When we were just about to finish it up, I said, "I'm having a pretty good time here. Can't we talk about some more stuff?"
They thought I was joking but really, I would have happily sat there in the parish hall of an Episcopal Church throughout the entire afternoon, discussing anything. Anything at all, even though I felt as if I wasn't saying much, certainly not contributing anything of value. Not my old cracking-jokes self, but I felt so content to sit there and listen to them, to add a word here or there. It was just good.
One of the ladies invited me to stop by her house on my way home and I did. How odd! Not only to be invited, but to accept. She lives by herself in a house which she calls small but it seemed the perfect size to me for one person. Well, one person, three cats, three dogs. She showed me her house and told me about the pictures on her walls and showed me the quilt she'd made and we sat and chatted for awhile. She talked about her husband and her life with him before he died and how it's been nine and a half years and how she feels like she's finally coming back to life. I had noticed how beautiful her face looked, how good her skin looked, and she told me that she's taken to wearing make-up and it makes her feel differently about herself and... damn. I'm going to go buy some of what she uses. We talked about kids and about grandkids and about mothers. It was fine and it was pleasant and I'm so glad she invited me and that I accepted.
It's so hard for me to get out and do simple things like this. Sometimes even talking on the phone to someone I really, really care about makes me so nervous I feel like I'm going to have a stroke. I get buzzy and my heart beats too fast and I feel like everything I say is stupid and then I think about how that's stupid and so when I feel comfortable with a group of people or with one person, it is unusual. But good.
I came home and found Mr. Moon working away on the kids' fort and play yard thing. When I left, he had been working on the old Toyota we keep on Dog Island and which has suffered enough problems lately to have to be barged back to land and hauled here. So he'd been working all day and I asked him if he'd eaten anything and of course he hadn't. I had made him a good breakfast but that had been hours before and so I sighed and came in the house and made him a chicken sandwich with tomatoes and cheese and filled up his water glass and took them out to him. I also took a wet paper towel so he could wipe his hands off before he ate. He gets into his projects so fiercely that he just doesn't take care of himself. I tell you what though- I am so glad to be the one who takes care of him. He takes care of me too in so many ways. It works out.
So Philip Seymour Hoffman has died. Oh god. I think of Neil Young's song, The Needle and the Damage Done. I think of all of the geniuses, the artists, the musicians that the needle has claimed. Or the pills or the bottle. I think of the waste. I think of those who somehow managed to kick it all for good and the ones like Mr. Hoffman who kicked and then fell back.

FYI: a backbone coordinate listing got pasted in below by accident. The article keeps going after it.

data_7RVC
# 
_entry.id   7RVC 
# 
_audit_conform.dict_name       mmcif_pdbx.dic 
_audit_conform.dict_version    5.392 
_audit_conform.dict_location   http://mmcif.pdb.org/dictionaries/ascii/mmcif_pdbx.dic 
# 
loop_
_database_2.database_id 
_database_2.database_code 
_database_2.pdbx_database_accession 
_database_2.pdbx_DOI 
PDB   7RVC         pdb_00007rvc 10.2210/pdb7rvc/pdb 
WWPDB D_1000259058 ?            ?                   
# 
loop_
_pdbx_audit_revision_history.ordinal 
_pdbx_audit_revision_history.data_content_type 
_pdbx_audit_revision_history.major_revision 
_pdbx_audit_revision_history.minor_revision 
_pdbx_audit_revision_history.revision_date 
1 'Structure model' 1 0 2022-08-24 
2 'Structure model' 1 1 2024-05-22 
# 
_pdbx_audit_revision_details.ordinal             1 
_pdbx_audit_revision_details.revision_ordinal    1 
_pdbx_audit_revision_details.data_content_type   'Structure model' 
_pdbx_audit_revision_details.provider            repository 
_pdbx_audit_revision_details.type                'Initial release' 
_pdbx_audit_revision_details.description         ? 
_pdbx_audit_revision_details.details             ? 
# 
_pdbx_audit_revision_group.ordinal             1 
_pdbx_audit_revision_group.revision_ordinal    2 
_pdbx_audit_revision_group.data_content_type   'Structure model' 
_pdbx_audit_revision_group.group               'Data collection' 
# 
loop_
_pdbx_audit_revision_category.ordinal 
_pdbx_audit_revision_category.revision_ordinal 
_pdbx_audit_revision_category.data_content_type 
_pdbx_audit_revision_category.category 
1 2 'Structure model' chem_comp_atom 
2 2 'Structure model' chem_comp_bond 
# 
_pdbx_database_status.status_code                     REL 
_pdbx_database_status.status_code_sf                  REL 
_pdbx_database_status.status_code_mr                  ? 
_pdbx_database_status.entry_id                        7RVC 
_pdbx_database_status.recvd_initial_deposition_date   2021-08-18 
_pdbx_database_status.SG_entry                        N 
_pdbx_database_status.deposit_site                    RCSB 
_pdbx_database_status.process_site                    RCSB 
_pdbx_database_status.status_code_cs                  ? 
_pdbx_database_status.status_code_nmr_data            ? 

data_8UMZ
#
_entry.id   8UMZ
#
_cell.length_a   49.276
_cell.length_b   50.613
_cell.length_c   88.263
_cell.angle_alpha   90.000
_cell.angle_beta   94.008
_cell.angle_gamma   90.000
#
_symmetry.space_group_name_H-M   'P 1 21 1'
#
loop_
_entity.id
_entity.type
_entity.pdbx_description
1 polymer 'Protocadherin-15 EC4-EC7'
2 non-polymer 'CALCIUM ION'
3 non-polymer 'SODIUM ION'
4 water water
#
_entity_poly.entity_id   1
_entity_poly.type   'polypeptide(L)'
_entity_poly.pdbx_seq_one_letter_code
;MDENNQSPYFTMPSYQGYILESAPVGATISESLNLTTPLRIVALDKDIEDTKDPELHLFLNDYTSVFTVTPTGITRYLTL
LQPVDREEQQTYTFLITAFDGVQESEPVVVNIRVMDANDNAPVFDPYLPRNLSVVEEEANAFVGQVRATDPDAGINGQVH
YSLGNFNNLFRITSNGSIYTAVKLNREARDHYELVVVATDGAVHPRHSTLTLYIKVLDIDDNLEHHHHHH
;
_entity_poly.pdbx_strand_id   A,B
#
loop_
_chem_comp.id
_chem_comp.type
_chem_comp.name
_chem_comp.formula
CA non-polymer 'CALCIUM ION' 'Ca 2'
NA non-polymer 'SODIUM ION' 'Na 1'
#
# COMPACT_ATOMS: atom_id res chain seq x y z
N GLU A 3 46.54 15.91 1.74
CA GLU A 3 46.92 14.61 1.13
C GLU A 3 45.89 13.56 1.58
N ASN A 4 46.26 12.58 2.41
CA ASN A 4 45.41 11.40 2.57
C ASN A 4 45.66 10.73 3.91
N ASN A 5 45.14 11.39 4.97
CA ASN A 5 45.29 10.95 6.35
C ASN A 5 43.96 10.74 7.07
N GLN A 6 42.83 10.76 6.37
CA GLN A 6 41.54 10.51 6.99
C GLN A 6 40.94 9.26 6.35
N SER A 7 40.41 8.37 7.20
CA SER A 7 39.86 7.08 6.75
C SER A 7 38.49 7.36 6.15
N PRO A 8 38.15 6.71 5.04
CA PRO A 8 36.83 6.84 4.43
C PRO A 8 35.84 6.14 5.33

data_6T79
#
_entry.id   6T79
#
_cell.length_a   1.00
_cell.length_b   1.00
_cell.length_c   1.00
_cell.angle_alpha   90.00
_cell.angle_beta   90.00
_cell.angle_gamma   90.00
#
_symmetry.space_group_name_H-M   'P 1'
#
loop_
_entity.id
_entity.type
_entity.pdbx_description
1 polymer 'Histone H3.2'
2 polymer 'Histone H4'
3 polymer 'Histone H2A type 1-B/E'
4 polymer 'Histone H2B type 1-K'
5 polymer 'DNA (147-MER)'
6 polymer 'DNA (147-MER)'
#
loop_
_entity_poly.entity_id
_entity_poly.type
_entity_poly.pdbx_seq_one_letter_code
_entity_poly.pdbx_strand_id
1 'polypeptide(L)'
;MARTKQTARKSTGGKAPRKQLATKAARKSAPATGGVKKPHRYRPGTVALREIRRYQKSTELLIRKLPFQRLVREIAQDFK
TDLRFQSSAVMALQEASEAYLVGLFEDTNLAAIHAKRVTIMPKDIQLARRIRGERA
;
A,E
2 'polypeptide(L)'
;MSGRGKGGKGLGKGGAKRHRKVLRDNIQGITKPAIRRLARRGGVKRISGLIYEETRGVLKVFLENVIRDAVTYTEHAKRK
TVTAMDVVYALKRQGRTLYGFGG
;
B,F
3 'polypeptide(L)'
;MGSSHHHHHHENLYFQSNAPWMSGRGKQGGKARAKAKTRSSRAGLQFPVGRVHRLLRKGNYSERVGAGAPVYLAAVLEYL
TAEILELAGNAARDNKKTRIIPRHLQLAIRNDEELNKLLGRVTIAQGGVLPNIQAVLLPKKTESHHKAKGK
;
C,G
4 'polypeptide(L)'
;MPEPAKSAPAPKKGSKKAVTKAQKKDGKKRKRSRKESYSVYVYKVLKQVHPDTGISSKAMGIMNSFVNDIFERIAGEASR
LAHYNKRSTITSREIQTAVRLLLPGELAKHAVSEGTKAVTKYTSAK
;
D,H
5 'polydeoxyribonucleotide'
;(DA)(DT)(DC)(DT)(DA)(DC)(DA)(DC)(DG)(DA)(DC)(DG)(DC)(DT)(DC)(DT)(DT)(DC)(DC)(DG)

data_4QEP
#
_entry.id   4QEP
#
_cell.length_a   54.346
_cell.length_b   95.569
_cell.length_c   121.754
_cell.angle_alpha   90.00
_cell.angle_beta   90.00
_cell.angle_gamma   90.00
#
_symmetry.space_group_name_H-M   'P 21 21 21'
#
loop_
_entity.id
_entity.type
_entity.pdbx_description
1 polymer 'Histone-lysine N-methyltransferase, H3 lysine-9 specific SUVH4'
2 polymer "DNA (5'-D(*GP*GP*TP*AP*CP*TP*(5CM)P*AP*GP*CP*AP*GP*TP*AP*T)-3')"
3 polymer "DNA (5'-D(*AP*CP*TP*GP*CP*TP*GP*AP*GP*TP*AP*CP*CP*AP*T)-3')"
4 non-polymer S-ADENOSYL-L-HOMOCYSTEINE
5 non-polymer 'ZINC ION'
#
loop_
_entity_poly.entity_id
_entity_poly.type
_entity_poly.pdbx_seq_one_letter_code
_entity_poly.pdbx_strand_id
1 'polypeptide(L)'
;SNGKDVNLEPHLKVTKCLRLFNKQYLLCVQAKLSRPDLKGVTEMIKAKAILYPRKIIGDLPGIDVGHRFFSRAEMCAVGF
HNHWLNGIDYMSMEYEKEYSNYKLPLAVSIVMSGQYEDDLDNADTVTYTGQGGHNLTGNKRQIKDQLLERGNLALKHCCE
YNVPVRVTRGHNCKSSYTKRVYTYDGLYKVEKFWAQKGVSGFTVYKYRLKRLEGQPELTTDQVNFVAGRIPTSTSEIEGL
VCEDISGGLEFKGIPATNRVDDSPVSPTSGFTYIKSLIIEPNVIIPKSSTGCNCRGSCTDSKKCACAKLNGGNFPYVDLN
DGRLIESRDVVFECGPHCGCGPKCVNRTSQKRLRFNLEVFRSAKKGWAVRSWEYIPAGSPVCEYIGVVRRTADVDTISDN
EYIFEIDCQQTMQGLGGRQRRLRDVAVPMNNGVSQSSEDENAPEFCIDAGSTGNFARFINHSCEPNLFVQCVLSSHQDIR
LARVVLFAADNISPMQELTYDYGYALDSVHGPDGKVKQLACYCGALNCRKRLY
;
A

I cannot and will not judge.
I can only say that this news is sorrowful. I can only say that I feel great pain for his children and their mother. For his parents, if they are living. For all of us, but mostly for those whose lives were entwined with his, who loved him as only those close to a person can love.
Here is the moon which is rising over the pecans. As we remember from The Lacuna, she is waxing because (if you look at her properly), she is making a "D" for Dios who grows, not a "C" for Christo who dies. She is rising in the west and I think of how the moon looks from Cozumel when it rises above Tulum and makes a path of silver over the water which I always feel as if I could simply walk across to find myself climbing onto the beach beneath those Mayan ruins. We are thinking of planning our trip back there in May and I have just checked the calendar and the moon is full on May 14th and so that is a starting point for planning. I am not sure I have ever been in Cozumel during the full moon in all of our travels there since 1987 and it's about time, don't you think?
The frogs are slicing my eardrums with their shrillness as I sit here on the back porch on this warm February night in Florida and here comes the train which quiets the frogs for a moment, at least. My husband is watching the Super Bowl and eating the nachos which I have made him. I am going to heat up some pinto beans and greens for my own supper. I am wishing that I was the sort of writer who could incorporate the sorrows of humanity with the joys of life on this planet, the simplest sort of joys like the smell of warm corn tortillas with onions and tomatoes, the sound of frogs chorusing in a tiny weed-covered pond, of the comforting happiness of sitting with seven other people around a table. Of the silver, uncaring moon rising above the horizon in the night sky.
Of the bed waiting for another night of rest before another day of these joys and sorrows begin again.
One of my children calls. I talk to her and I visualize my heart, its walls thick red and beating with life, filled with love. As we talk, I fold clothes from the dryer, I put warm towels on the rack. I am glad to be here. That is no lie and we'll talk again tomorrow.